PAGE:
I’ve been very fortunate to be involved early on with 3 of the latest AI text-to-image art systems. First was MidJourney, second was Dall-e 2, and now I’ve been able to get in on early access for Stable Diffusion. From a tech perspective, each of these generate different styles of images and have their various strengths and weaknesses. What is more curious is to observe the cultures each of these tools has surrounded themselves with.
When I got on MidJourney, there was a sense of exploration amongst ourselves. We seemed to all be getting in on something new and unique and we were all seemingly working together to explore this new tool. MidJourney attracted enthusiasts who wanted to learn and explore this new tool, together. There was a lot of collaboration and openness as we experimented with different prompts and getting what we wanted out of the system.
When I first got access to Dall-e and started to get into the surrounding unofficial communities, there was a striking different tone compared to the folks who were using MJ. From the restricted access, there was a lot more scams showing up where people were taking advantage of this lack of access. People were charging money to run prompts, they were charging money for invites(that didn’t exist), and there was a much bigger sense of trying to use Dall-e for commercial purposes.
SD is the epitome of tech bro culture. Everything surrounding their release was all hype. Folks who had requested beta access were granted the ability to get in on their Discord server, but we still had to wait over 24 hours before the bot even came online. During this time, the mods, founder, and server staff continually teased us with SD’s generations and kept on building the hype. It seemed like they were focused more on growing a user fan base first instead of making sure the product was refined before launch. The founder’s messaging about bringing in “influencers” and making statements about how “well funded” they are further exemplified this opinion.
Combining glitch art with the AI was only a matter of time. With my early experiments, I used the AI output through my glitching process. With Dall-E 2 producing incredibly photorealistic renderings, I decided to give it a try to produce glitched images.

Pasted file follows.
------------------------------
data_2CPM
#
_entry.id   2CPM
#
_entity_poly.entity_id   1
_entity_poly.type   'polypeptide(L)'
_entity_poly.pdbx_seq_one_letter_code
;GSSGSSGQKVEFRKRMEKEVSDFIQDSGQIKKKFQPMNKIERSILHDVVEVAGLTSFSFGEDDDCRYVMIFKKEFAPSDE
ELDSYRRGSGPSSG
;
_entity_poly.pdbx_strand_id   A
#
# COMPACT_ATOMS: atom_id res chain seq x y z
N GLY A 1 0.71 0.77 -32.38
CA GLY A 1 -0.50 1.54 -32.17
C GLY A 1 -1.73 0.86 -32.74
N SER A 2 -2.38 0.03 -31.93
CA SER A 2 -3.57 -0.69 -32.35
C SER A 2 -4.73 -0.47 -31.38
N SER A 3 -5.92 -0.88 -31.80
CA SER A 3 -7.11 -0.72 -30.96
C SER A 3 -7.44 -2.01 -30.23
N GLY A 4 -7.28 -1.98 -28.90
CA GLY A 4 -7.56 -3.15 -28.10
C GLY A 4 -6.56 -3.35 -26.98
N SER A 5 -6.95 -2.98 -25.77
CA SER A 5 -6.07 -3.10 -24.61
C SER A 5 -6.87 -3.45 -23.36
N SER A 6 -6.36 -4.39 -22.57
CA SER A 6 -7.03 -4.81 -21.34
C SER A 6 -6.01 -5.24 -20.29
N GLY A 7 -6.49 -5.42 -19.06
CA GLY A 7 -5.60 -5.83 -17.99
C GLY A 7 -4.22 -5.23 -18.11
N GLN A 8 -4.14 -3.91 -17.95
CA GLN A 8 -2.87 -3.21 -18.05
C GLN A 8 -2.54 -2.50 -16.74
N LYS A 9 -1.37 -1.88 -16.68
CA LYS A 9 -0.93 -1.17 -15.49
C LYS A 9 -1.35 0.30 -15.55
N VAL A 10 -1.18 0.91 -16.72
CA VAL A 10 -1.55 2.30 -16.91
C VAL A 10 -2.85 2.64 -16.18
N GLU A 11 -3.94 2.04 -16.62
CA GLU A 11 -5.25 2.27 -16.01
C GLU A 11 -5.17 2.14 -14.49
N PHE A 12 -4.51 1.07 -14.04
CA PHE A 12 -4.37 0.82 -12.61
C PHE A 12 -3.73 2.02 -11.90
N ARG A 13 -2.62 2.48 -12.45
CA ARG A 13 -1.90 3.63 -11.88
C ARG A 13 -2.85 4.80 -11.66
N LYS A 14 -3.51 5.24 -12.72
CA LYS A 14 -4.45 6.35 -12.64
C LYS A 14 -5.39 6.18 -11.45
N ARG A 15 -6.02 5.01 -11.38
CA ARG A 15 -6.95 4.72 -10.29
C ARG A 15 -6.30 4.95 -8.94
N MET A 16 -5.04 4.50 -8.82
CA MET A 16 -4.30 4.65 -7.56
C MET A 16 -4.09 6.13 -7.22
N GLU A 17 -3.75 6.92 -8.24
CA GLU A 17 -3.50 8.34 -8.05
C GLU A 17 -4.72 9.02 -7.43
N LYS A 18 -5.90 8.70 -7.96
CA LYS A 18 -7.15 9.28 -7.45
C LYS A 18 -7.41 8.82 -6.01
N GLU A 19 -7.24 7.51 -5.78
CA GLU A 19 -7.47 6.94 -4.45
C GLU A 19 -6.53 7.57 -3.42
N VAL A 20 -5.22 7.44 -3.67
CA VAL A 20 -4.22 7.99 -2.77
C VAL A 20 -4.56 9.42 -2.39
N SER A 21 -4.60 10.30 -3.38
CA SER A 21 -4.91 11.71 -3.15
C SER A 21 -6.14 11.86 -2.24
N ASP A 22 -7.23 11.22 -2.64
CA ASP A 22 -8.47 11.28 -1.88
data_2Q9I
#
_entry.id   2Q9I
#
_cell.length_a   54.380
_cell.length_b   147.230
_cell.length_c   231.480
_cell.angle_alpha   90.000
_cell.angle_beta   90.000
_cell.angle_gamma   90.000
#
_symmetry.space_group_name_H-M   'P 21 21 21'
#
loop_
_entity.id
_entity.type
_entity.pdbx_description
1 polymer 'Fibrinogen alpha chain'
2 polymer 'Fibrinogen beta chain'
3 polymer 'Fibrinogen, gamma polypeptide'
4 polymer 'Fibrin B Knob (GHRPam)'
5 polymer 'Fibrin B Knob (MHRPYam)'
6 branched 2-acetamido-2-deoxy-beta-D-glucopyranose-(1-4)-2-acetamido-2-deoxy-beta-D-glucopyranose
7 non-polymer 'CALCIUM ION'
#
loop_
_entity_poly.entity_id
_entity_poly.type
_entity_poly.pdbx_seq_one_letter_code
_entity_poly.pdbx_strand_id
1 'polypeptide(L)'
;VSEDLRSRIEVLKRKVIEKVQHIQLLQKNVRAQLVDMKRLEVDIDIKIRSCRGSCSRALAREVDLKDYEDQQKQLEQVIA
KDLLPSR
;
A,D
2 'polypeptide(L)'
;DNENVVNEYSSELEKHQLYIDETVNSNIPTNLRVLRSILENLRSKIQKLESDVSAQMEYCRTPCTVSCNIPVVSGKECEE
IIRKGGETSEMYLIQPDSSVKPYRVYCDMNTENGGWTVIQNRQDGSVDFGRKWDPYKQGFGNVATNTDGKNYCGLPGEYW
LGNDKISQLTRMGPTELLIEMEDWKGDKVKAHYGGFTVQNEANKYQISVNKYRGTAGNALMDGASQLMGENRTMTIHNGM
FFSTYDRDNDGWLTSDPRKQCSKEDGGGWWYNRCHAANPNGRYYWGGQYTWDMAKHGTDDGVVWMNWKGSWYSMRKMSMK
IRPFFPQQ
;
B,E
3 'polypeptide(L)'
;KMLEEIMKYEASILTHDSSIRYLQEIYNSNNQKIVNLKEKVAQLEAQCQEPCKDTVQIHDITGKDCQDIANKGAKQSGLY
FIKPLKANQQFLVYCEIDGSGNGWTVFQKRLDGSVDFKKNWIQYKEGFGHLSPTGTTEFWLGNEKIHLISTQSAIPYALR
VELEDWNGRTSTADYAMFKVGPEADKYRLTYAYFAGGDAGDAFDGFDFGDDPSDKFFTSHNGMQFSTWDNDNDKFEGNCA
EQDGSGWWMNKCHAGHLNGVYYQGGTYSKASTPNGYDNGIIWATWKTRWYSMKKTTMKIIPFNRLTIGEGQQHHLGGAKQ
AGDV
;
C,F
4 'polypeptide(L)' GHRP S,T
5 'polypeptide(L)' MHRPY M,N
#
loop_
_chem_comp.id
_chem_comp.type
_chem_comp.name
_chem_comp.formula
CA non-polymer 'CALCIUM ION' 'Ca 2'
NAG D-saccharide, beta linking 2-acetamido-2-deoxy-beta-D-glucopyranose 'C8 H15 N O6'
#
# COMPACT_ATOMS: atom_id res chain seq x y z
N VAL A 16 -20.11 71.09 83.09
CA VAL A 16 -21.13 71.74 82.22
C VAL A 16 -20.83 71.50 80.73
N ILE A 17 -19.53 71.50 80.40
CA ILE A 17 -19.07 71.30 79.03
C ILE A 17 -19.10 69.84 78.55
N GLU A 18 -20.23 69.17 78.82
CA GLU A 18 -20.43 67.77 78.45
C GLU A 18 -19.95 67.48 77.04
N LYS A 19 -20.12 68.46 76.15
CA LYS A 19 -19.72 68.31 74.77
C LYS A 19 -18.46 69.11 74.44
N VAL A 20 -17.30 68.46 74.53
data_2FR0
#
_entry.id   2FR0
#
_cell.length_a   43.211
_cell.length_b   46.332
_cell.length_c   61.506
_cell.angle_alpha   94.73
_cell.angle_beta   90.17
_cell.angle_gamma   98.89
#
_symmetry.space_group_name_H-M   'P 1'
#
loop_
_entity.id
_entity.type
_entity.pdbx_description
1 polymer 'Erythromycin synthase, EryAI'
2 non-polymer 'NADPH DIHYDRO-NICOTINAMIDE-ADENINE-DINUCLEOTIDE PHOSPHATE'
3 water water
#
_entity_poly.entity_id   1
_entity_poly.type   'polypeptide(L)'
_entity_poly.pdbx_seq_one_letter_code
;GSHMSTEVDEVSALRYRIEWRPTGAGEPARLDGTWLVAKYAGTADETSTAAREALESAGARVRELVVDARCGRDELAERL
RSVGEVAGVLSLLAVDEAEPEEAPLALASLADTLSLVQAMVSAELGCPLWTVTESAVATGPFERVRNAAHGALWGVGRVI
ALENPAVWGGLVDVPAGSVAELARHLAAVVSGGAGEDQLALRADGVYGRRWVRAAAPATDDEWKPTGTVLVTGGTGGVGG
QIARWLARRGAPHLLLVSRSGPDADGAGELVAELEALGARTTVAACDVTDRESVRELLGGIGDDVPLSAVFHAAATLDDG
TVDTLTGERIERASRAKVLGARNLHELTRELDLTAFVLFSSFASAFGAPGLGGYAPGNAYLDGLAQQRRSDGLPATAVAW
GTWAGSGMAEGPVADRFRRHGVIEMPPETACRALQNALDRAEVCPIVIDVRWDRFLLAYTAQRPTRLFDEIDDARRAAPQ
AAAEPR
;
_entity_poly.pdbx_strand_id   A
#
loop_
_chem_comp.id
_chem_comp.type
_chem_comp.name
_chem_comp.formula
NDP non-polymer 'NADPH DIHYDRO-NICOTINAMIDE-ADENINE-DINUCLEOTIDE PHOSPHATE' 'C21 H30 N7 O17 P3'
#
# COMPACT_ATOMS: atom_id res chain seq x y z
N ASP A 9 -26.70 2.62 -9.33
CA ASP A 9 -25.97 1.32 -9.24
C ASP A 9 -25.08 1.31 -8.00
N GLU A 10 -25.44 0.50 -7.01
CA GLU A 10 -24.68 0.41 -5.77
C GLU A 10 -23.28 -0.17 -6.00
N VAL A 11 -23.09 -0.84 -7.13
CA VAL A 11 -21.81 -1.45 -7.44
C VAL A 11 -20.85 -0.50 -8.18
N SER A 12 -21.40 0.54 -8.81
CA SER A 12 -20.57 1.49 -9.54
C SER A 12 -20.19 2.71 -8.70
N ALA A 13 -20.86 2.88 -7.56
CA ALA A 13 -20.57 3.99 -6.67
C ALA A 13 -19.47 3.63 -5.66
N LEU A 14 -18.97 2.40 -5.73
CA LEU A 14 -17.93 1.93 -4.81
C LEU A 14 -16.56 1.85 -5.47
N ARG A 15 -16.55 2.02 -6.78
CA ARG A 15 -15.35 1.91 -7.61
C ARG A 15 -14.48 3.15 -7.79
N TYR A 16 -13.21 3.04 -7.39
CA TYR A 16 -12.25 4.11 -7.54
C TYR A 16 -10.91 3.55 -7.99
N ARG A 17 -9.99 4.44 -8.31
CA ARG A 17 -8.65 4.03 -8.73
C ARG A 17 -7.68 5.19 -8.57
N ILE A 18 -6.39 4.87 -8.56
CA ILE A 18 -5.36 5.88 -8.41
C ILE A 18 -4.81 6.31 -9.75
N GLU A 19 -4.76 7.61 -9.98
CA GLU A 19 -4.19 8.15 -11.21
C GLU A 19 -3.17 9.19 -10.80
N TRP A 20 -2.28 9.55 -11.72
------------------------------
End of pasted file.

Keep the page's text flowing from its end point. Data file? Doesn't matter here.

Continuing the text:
Turns out Dall-E 2 can produce some really nice glitch images! Just adding the words “glitch, data mosh” to the prompt will get the AI to produce it. Combining those terms with “vaporwave” or “synthwave” can also produce some dynamic color ranges with a variety of distortions
In the limited time I spent experimenting, the resulting renderings were very stunning. In addition to creating glitch images, Dall-E 2 does a great job of generating variations on existing glitch images.
I’ve found myself using Dall-E 2 to produce variations of existing images more than I am using it to create new ones. While it is extremely powerful at image generation, the ability to make variations on existing images makes it stand out from any of the other text-to-image AI systems.
I was very fortunate to get access to two very powerful text-to-image AIs within a short period of time. I had been on MidJourney for a few weeks before my email to join OpenAI’s Dall-E 2 platform arrived. I honestly forgot I even applied to Dall-E so it was a very pleasant surprise.
Dall-E 2 is a much more powerful AI. It produces incredibly detailed renderings that could easily be confused with real life images. The accuracy is quite stunning and frightening at the same time.
Unicorn Loafers generated by Dall-E 2
While experimenting with different prompts, I decided to try the same prompt in both systems to see what images they would produce. From these experiments, I got the impression that MidJourney produces more abstract renderings whereas Dall-E is more literal. When using a single word prompt, like “nothing”, MidJourney produced images that invoked the emotion or demonstrated what the meaning of the word was; whereas Dall-E produced images that were literal examples of the word.
As you can see above, the differences are distinct. I know the AI’s were trained on different models, but with working with them it is important to know where their strengths lie.
If I want to create an incredibly realistic looking literal thing I will use Dall-E. If I want more abstract, concept art style rendering, I will use MidJourney to complete that task. Not to say either cannot produces images like the other, but I’ve found them to just be stronger at one thing and suit very different purposes.